The big box/small business debate was rejoined Monday (Nov. 16) as New Mexico began a new, 14-day shutdown amid the latest COVID-19 surge.
Large retailers - not just the Walmarts, but also stores like REI, Big 5 Sporting Goods and Ross Dress for Less - opened, albeit at capacity limits, while other, smaller stores agonized at limitations imposed by Gov. Michelle Lujan Grisham's most recent public health orders.
To the little guy and gal, curbside pickup is simply not enough, if it works at all.
Daniella Fox, the owner of Daniella Clothing for women in Santa Fe, said the struggles of smaller operators remain as difficult as earlier this year during the first shutdown.
"As far as the space and social distancing, we're a smaller store and we get less customers," Fox said. "We can social distance. We can do 25 percent capacity. It's just hurting local business. It's not hurting national or corporate business."
According to the language of Lujan Grisham's order, big-box retailers and large retail stores are exempt from the order prohibiting in-person shopping. That allows for larger outlets to remain open, though at no more than 25 percent capacity or 75 people in a store at any given time.
All retail businesses regardless of size can continue with curbside shopping through the duration of the order.
However, for some businesses, there is no such thing as curbside. Gyms, barbershops, nail salons and other nonessential businesses are closed until at least Nov. 30. In-person dining also has been halted, with only takeout and curbside service allowed.
The order provides exemptions for retail services that provide an essential function, including grocery stores, pharmacies and other health-oriented businesses.
But some big retail outlets, closed during New Mexico's first stay-at-home order, are now in operation during this go-round.
REI, for example, was not open for in-person shopping in March, but it will operate during the November shutdown. According to a statement from the company, based in Washington state, the store in the Santa Fe Railyard now falls under state guidelines.
"REI is considered an essential business - with its bicycle and repair shop open per New Mexico's Public Health Emergency Response Act and its definition of a retail space," the company said in the statement. "Beyond bicycles, outdoor apparel and gear, the co-op also sells emergency supplies, food, emergency cooking, water filtration and more.
"We recognize the unique role we play in helping our members and customers get outside. We believe operating a limited capacity is a way for us to safely serve our members and customers."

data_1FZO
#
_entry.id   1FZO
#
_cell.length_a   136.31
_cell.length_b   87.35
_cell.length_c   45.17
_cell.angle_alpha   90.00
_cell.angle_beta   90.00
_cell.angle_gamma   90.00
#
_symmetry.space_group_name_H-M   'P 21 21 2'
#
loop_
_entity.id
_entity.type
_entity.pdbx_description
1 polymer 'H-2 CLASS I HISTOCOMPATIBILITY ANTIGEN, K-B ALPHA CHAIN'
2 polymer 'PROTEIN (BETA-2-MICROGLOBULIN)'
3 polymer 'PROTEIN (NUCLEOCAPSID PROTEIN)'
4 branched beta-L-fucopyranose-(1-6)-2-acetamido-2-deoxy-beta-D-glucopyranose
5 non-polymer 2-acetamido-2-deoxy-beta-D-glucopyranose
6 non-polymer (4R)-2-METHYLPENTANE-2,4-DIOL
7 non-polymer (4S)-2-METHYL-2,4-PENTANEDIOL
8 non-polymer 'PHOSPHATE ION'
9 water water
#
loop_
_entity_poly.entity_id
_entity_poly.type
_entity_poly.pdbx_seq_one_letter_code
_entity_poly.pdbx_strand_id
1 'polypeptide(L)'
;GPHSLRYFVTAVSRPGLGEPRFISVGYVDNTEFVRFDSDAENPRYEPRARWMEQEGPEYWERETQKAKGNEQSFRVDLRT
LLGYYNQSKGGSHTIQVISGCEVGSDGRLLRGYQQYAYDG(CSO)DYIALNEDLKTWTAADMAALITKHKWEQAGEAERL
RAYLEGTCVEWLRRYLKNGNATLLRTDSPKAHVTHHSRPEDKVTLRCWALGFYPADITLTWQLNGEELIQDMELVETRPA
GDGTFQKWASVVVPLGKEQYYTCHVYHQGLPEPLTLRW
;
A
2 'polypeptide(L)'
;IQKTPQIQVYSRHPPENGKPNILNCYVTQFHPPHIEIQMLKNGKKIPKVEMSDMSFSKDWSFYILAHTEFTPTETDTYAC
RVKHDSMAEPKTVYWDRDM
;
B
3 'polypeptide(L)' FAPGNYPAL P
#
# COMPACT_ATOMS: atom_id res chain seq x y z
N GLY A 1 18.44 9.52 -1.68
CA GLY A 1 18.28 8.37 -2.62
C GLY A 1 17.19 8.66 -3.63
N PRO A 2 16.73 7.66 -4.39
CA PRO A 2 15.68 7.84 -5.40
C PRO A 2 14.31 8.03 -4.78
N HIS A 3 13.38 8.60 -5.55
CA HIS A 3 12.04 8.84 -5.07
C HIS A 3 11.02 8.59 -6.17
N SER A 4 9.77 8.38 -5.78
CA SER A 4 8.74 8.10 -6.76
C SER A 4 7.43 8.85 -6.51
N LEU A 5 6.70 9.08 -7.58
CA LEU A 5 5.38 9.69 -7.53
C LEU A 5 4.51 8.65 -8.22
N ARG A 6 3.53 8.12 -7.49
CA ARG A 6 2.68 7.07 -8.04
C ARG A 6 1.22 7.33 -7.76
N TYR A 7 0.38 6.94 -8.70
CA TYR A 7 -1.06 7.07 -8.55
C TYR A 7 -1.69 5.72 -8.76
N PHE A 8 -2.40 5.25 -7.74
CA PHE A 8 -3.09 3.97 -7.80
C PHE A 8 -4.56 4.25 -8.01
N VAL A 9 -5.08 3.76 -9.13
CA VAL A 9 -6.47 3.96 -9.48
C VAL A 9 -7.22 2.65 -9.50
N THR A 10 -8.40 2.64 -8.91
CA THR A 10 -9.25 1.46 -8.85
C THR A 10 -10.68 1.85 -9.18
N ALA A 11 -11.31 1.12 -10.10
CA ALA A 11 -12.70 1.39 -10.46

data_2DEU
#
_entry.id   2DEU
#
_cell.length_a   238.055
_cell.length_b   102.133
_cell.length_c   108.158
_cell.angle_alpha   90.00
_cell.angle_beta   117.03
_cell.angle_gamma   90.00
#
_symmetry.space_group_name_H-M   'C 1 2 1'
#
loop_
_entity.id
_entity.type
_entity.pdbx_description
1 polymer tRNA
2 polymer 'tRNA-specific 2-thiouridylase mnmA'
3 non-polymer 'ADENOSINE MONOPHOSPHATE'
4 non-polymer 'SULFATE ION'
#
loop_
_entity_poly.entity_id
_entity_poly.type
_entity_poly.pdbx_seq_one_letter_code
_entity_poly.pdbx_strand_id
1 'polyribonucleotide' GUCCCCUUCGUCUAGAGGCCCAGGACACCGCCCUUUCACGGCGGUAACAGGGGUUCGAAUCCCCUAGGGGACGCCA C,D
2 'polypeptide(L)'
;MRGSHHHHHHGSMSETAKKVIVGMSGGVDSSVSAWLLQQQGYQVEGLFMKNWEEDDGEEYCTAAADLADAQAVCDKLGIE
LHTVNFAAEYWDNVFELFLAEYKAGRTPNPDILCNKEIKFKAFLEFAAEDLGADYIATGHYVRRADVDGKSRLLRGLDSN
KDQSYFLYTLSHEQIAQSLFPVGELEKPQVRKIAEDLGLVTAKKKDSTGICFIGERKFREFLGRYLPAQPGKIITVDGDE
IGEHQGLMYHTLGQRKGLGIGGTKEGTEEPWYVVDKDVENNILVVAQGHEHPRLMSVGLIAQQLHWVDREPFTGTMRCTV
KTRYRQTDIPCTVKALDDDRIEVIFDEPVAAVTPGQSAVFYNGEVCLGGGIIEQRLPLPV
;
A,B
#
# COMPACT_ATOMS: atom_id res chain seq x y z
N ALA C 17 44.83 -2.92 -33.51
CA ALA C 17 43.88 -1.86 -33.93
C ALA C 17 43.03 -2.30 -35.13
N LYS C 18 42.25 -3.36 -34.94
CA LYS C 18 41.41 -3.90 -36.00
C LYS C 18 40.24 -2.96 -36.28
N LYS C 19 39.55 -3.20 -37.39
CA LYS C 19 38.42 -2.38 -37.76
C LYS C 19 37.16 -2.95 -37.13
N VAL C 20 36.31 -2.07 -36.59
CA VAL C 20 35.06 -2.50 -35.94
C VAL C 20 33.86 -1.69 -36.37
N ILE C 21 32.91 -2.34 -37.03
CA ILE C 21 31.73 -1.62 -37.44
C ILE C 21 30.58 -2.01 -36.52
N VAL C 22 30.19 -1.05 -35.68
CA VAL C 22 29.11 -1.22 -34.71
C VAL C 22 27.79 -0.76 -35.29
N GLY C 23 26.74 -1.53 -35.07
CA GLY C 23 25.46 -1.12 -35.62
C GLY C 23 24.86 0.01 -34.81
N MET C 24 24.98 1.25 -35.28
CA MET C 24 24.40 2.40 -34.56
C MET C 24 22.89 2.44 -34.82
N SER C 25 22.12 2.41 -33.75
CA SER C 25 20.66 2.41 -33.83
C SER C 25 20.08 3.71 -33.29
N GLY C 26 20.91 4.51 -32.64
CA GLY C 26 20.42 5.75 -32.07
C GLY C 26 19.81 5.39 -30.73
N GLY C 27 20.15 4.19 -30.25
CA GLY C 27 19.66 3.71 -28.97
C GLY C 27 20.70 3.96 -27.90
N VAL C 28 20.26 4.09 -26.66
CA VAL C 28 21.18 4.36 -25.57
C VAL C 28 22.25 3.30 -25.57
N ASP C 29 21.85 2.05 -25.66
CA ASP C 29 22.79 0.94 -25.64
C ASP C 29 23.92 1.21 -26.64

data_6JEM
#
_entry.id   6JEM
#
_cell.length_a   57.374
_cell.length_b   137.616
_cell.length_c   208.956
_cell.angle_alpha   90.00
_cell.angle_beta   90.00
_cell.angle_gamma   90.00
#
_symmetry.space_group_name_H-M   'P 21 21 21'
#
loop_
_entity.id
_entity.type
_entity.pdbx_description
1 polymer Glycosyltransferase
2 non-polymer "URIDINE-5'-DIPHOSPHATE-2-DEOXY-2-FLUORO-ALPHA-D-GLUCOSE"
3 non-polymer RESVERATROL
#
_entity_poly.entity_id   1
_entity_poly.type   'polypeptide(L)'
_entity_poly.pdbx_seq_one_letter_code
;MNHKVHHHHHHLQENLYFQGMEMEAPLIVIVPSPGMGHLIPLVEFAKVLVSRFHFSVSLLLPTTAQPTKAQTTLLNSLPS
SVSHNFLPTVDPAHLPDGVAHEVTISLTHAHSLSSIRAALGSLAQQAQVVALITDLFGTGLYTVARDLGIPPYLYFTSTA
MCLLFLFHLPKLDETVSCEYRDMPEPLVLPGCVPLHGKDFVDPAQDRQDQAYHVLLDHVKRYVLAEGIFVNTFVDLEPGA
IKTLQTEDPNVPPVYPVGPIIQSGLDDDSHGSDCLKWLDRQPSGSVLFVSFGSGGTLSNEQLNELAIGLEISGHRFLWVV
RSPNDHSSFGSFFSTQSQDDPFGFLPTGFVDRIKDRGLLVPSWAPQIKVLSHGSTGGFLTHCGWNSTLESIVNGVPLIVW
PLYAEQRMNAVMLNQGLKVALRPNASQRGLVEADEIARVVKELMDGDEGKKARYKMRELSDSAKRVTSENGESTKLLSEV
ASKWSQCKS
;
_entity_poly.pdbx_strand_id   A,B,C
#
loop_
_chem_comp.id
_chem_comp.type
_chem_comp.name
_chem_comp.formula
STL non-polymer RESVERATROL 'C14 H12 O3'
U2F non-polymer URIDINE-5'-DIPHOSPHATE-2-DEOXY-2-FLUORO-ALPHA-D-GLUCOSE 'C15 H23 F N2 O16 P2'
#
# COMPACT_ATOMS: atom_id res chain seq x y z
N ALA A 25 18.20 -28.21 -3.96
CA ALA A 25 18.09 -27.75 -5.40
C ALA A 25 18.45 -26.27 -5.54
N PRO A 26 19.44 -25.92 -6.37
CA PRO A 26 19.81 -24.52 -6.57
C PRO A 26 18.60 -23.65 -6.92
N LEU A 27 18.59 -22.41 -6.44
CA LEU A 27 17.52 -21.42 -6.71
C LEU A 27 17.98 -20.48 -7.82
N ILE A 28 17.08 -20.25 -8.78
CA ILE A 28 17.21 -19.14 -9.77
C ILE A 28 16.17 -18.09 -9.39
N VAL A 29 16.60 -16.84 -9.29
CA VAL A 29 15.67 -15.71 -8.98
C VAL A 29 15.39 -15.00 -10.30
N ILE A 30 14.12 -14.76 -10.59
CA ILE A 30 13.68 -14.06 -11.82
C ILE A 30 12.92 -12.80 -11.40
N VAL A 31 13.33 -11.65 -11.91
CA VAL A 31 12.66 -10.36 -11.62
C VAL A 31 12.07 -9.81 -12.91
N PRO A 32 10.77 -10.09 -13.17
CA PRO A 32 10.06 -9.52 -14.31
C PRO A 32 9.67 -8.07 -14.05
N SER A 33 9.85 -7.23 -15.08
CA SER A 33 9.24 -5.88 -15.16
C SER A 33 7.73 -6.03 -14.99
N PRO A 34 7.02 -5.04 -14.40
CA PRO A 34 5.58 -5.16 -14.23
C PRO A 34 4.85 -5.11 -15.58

Governor's office spokeswoman Nora Meyers Sackett wrote in an email that large retailers that can provide curbside pickup are encouraged to do so, and the language of the order was not intended to encourage stores to continue in-person operation but to allow for businesses that may be the only retailer in a more rural area to remain open during the order.
Still, a description as to which businesses fall under the "big box" and "large retailer" classification remains vague.
"Large retailers - i.e., a Walmart - are sometimes the only store servicing an area or community in our large, rural state. They can have a few people inside the store at one time, the intent being for the truly essential purchases. If businesses are abusing these allowances, no matter their size those allowances will be eliminated," Sackett wrote. "The state needs partners in preventing the spread of the virus, not individuals and businesses that only want to poke holes in the requirements and work around them."
Patrick Block, a lobbyist for the New Mexico Retail Association, said that allowing big-box stores that also sell groceries to remain open could exacerbate the issue in small towns by forcing people to congregate at one or two locations. But he acknowledged some large retailers like Walmart may be the only store of their kind in some towns.
"What we think makes a lot of sense is to keep the crowd as spread out as you can," Block said.
Block said the organization has been advising its members to follow the order as closely as possible and to check with local public health organizations to make sure that their businesses aren't violating the most recent health orders. Each violation of the ordinance can lead to a $5,000 fine per day.
Fox, who said her business was driven in part by tourists and individuals with second homes in the Santa Fe area, said that since the pandemic started she's taken a 70 percent sales hit, while having to cut her employee roll and inventory by half. She's also gone without a salary.
She contended the new order "diverts any of our customers to big-box stores. It makes for an unfair playing field and hurts at our busiest time of the year."